Friday 11th October 2019
It's time for restaurant and bar owners to come out and support the abolition of their corporate votes in the Catering sector, giving their workers the vote instead. An economic recovery is in everyone's interests. Be at the table, not on the menu.
A closer look at Maxim's
Recent filings reveal the true profits of Hongkong Caterers Ltd, the 50% owner of Maxim's run by the Wu family, and how they take out a substantial management fee from Maxim's on top of the 50% of profits. We also estimate that about 1 in 7 dollars of HK restaurant receipts go to the Maxim's group. Annie Wu has only a 0.33% stake of HC, although her parents and siblings control an estimated 18.6%. (11-Oct-2019)
RECENTLY ON WEBB-SITE
Carrie Lam and the separation of powers
After trying to breach the firewall between the 2 Systems with the Extradition Bill, she's at it again, invoking the ERO to enact law by regulation. The PFCR, which she says is subsidiary legislation, sets penalties higher than permitted by Ordinance. Subsidiary legislation cannot override existing Ordinances, so she had better not try. Meanwhile, basic maths and weekend events suggest the anti-mask law fails the rational connection test and is unconstitutional. (8-Oct-2019)
laws via the ERO may be unconstitutional
The Basic Law establishes a clear separation of powers between executive and legislative branches. A law that allows the Chief Executive to make laws appears unconstitutional. We expect a judicial review if she tries it. Even if she succeeds, draconian laws don't address the root problem: a deficit in democratic accountability for both the CE and LegCo. We again propose local legislation to scrap corporate voting and democratise the system. (4-Oct-2019)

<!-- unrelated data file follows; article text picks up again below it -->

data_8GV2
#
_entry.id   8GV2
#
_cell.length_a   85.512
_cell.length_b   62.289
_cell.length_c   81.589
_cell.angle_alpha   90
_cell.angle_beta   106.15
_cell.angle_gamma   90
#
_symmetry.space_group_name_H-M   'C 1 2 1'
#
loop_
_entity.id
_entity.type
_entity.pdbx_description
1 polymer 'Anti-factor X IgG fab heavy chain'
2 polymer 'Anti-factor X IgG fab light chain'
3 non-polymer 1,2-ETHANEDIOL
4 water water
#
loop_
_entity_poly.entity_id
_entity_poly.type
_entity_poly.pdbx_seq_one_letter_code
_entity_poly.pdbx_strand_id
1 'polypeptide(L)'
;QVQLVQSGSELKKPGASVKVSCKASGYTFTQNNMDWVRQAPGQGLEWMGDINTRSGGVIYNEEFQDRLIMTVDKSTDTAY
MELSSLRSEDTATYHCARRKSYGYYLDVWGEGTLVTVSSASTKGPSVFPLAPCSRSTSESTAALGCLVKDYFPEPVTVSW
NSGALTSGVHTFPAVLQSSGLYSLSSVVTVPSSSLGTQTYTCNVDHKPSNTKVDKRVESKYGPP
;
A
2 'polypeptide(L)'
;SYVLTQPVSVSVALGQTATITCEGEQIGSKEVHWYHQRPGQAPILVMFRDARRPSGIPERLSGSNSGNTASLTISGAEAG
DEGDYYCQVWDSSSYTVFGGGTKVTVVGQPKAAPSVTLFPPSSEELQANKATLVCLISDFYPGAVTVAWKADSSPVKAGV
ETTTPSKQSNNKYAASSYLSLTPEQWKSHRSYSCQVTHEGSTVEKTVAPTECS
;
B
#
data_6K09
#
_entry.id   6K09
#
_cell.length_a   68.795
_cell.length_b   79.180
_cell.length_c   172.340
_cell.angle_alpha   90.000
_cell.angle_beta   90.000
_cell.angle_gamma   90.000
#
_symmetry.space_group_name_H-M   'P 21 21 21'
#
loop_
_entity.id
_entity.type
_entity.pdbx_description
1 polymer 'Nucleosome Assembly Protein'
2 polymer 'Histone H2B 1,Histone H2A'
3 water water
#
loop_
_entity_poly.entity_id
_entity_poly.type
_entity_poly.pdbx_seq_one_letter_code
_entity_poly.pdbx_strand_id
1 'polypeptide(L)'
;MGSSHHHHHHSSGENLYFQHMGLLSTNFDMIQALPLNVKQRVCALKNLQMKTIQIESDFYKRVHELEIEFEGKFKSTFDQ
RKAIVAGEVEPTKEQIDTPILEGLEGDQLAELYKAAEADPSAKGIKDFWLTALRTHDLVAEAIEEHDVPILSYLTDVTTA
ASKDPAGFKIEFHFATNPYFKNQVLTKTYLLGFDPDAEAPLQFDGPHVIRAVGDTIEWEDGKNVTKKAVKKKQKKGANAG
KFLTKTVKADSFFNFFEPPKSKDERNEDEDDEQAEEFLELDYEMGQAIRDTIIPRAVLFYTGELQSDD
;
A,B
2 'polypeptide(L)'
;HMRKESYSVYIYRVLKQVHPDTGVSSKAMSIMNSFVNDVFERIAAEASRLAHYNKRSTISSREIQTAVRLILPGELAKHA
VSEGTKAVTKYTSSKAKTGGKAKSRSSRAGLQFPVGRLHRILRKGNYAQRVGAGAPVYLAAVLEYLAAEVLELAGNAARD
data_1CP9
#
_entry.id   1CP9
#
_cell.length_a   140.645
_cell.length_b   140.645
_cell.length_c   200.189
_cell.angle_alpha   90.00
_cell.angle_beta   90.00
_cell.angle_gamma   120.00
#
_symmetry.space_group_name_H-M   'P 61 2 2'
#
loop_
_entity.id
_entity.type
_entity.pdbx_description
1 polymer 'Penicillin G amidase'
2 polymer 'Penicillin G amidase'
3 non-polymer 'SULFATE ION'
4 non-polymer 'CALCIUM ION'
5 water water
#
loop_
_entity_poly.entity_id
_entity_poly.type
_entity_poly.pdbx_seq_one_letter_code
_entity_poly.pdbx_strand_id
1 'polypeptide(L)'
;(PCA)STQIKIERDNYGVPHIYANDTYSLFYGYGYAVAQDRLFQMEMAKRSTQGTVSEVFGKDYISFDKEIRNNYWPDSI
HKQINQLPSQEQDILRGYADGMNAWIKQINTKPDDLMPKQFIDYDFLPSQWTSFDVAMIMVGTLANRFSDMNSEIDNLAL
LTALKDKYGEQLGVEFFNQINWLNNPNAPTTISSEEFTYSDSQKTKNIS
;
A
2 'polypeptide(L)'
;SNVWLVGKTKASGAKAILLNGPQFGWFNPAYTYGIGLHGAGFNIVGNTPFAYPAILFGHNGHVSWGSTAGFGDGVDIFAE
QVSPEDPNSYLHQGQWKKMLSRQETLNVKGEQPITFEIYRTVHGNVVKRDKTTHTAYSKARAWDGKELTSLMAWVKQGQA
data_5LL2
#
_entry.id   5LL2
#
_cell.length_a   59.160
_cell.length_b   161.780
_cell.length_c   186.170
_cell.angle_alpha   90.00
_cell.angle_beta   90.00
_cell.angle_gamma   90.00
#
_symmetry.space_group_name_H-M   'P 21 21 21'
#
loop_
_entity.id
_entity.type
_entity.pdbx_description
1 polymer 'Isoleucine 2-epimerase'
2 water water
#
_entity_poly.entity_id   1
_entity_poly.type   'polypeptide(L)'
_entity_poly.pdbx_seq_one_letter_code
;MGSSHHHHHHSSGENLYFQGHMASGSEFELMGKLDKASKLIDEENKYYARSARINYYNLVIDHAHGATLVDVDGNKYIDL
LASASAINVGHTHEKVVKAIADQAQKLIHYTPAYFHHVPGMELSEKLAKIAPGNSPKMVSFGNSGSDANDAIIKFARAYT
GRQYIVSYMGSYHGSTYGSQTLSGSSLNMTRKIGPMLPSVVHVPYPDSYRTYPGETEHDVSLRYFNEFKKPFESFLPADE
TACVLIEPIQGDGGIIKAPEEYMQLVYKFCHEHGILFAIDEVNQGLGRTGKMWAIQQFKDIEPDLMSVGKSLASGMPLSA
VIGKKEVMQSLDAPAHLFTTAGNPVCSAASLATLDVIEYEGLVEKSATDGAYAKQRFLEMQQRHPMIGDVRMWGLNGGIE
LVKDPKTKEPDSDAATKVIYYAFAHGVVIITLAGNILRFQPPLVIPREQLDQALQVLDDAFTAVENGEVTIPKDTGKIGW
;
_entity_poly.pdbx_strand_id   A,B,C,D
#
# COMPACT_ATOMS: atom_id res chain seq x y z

IN OTHER NEWS
Webb in a Webinar: HK-Invocation of emergency powers
A discussion on the HK Government's use of the Emergency Regulations Ordinance, whether the ERO and the anti-mask regulation made by it are constitutional, and the broader issue of where HK may go from here. A form is required to listen but any answers will do. Held at 17:30 on 9-Oct-2019.
'It's not about the money': What Beijing doesn't get about HK protesters
Los Angeles Times, 9-Oct-2019
fines Ernst & Young HK$350k and Andrew Wu Kwok Keung HK$100k
Over 14 years after optical frame-maker Moulin collapsed in a heap of fraudulent accounts, the auditor and its ex-managing partner, who retired in 2010, are fined for their myopic see-no-evil approach to the work. We note that Mr Wu now chairs the audit committee of SPT Energy (1251). Let's hope his vision has improved. Mr Wu's fine takes into account his "personal circumstances", which presumably include pay of RMB340k last year from SPT Energy. Moulin paid E&Y HK$10.8m for the 2 years in question.
And much more besides...
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David M. Webb